The son of Italian immigrants, Portinari was born on December 29, 1903 and raised on a coffee plantation at Brodowski, near Sao Paolo. He studied at the Escola Nacional de Belas Artes in Rio de Janeiro, where, in 1928, he won a gold medal and a scholarship to study in Paris.
Returning to Brazil in 1930, he set about producing the huge and wide-reaching body of work which can be seen in galleries, both in Brazil and around the world. Portinari’s murals range from the family chapel in his childhood home in Brodowski to his panels Guerra e Paz (War and Peace) in the United Nations building in New York. His paintings cover and enormous range of subjects; his childhood, labourers in the city and countrside, refugees from Brazil’s north-east, colonial history, portraits of family and leading Brazilians, book illustrations and decorations for tiles.
In 1947, Portinari stood as a senator for the Brazilian Communist party but fled to Uruguay during the persecution of Communists that followed shortly after. He returned to Brazil in 1951. After a decade of ill health he died of lead poisoning from his paints in 1961.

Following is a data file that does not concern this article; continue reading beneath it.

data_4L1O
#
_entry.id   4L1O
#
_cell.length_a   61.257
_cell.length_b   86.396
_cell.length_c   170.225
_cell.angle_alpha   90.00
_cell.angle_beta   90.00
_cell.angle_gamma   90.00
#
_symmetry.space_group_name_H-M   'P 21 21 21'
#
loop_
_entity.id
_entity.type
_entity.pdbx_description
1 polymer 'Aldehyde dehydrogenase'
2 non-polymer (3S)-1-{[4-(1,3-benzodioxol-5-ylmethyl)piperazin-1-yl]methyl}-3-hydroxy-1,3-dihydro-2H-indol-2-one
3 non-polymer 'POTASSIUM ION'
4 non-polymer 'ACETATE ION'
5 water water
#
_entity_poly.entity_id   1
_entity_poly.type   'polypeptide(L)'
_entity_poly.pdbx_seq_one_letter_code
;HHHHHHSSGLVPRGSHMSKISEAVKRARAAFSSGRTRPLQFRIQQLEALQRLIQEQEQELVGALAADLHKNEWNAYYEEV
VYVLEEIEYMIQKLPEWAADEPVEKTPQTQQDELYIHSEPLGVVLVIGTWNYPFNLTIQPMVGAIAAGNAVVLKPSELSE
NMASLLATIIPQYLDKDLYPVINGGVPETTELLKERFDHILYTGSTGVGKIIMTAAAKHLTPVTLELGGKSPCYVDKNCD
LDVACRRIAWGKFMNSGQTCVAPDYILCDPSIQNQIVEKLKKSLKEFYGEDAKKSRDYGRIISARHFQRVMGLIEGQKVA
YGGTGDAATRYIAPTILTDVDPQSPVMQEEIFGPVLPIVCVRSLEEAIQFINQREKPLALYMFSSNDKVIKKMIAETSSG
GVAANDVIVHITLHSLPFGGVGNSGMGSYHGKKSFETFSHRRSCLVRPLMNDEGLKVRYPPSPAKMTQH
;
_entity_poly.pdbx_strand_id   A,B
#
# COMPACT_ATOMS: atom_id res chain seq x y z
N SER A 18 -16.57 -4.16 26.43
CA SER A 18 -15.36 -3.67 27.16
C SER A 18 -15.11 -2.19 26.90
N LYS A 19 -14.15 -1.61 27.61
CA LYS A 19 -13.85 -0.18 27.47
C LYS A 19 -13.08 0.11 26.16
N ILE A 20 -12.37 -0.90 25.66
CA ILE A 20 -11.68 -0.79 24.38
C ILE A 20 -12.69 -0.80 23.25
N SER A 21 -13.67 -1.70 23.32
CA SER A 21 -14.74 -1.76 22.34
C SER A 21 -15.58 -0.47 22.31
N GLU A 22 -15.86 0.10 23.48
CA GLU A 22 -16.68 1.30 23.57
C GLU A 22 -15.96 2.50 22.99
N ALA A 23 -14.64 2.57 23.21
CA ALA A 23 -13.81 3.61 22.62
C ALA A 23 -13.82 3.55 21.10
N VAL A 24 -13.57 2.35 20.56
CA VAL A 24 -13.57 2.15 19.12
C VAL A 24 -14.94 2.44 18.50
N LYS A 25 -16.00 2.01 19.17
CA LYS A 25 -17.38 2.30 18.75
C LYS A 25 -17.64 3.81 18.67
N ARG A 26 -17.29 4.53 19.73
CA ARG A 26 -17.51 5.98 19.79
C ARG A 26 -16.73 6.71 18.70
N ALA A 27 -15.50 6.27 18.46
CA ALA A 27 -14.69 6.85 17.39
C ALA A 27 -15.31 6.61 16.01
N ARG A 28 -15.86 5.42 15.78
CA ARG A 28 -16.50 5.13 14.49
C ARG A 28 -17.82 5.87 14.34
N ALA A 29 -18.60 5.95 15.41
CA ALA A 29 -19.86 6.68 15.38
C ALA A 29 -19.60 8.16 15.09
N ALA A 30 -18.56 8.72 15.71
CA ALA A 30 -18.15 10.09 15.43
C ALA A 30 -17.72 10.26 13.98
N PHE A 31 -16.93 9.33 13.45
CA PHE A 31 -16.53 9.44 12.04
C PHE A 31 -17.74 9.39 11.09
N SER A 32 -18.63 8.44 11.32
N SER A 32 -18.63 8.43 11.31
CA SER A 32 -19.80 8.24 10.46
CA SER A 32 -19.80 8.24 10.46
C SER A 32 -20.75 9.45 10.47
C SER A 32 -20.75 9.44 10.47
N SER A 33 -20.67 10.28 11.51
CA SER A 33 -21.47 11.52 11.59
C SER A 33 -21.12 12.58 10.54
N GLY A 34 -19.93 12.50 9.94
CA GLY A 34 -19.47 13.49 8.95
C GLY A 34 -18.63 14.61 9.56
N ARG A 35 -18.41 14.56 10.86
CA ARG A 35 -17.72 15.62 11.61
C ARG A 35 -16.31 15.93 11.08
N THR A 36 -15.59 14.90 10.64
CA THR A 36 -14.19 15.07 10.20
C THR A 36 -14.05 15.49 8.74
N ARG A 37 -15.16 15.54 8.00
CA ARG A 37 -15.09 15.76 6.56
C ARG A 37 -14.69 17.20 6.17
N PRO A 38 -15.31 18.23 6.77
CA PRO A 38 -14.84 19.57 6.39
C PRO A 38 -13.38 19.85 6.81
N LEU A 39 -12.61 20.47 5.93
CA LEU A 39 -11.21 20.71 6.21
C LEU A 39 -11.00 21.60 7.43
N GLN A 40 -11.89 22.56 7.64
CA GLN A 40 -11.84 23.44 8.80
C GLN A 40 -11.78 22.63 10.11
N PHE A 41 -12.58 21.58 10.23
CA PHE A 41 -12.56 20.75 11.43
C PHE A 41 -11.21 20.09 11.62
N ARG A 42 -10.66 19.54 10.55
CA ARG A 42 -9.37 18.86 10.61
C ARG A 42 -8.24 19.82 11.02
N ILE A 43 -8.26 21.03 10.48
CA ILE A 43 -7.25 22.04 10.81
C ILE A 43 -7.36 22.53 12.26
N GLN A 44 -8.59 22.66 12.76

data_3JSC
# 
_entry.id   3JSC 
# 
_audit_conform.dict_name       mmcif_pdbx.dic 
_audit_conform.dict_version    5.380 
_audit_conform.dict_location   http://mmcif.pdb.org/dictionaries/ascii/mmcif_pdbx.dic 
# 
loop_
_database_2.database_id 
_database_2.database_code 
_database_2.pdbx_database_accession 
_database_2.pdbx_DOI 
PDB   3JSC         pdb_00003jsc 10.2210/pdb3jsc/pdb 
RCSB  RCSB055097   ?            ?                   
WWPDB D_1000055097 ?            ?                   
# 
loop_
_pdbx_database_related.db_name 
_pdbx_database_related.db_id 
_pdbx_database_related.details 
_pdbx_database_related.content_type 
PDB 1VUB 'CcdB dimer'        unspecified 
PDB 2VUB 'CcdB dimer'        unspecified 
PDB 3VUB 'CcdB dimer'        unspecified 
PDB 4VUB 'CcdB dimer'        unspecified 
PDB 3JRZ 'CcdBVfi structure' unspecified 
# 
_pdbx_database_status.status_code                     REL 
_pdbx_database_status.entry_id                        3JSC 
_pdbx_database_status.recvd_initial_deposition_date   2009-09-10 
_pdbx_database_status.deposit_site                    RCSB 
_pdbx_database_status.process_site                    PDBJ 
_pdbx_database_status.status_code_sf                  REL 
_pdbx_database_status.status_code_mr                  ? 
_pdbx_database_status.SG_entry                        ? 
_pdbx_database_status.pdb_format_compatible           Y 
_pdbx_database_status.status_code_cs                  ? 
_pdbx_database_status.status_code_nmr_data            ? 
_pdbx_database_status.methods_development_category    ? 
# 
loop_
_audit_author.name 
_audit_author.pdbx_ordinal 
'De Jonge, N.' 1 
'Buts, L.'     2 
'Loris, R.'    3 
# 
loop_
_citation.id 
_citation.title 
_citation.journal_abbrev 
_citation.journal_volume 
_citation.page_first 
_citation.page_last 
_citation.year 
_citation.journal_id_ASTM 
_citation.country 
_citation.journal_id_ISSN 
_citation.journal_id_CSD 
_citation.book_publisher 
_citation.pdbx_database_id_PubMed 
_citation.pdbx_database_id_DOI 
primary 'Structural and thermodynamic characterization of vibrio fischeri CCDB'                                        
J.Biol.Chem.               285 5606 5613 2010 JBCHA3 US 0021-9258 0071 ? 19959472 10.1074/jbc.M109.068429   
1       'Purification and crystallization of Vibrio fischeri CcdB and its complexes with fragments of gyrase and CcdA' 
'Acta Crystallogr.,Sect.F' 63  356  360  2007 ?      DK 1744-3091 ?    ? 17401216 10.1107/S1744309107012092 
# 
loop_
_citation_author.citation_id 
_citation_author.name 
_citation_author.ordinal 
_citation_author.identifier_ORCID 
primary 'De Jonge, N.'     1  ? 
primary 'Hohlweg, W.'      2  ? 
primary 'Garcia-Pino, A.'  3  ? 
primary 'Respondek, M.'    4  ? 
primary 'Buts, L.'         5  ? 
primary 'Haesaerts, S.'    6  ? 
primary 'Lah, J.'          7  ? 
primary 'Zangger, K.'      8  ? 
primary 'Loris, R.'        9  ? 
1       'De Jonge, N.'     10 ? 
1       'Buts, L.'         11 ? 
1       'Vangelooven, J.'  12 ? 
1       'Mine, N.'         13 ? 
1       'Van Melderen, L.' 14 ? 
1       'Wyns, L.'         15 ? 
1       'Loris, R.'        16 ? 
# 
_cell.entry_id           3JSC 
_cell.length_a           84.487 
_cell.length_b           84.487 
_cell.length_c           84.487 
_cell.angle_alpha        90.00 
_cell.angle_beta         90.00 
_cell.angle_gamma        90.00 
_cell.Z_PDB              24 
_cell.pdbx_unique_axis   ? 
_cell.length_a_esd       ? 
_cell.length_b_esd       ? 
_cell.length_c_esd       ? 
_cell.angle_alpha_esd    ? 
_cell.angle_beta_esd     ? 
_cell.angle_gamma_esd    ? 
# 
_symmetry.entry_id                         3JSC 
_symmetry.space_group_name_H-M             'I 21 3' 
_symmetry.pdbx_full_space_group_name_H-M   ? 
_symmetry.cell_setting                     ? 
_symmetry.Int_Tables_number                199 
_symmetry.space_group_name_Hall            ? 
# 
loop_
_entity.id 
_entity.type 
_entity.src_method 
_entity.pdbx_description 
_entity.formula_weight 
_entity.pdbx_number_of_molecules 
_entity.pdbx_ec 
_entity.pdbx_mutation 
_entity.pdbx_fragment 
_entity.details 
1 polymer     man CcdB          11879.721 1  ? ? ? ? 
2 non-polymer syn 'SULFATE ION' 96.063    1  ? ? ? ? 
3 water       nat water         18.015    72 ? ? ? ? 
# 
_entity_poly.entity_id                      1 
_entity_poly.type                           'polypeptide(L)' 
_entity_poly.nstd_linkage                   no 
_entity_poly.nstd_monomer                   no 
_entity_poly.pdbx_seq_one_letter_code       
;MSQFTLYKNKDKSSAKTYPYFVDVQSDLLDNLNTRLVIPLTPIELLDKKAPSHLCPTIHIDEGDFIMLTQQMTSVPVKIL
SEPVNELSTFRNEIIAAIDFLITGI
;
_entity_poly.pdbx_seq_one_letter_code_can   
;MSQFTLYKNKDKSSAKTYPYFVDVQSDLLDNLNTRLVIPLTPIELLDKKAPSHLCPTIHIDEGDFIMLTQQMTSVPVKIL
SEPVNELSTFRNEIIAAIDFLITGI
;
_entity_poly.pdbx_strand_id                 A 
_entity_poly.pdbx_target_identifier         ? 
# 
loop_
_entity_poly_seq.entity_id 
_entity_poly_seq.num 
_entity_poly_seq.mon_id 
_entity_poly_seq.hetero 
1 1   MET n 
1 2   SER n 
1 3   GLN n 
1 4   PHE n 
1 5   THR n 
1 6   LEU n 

Portinari lived and worked in one of the most artistically fertile periods in Brazil’s history. His contemporaries included the architect Oscar Niemeyer, with whom he collaborated, as well as the great master of Brazilian gardens Burle Marx.
Sadly for us, Portinari’s family have forbidden the production of any of his works, so there are no prints of his paintings and no books about him.
Twenty three kilometres of the Castelo Branco Highway link peaceful, protected Alphaville to frantic, edgy downtown Sao Paolo. Avenida Paolista is the main drag and the hub of South American commerce. It’s a parade of 21st century global business towers interspersed with the occasional beautiful colonial relic.
Trianon Park, a legacy of old Sao Paolo, occupies a block roughly halfway down the Avenue. A small slice of the wild, it looks oddly out of place in this concrete jungle. Palms and plants of Triffidian size and appearance press against its wrought iron fences as if straining to escape and retake the city. Armed guards defend the park against invasion by the poor skinny, ragged homeless kids who run wild in Sao Paolo’s streets.
The street kids are never far away. They hold noisy and chaotic court, across the road from Trianon Park in the open space under the Museu de Arte de Sao Paolo.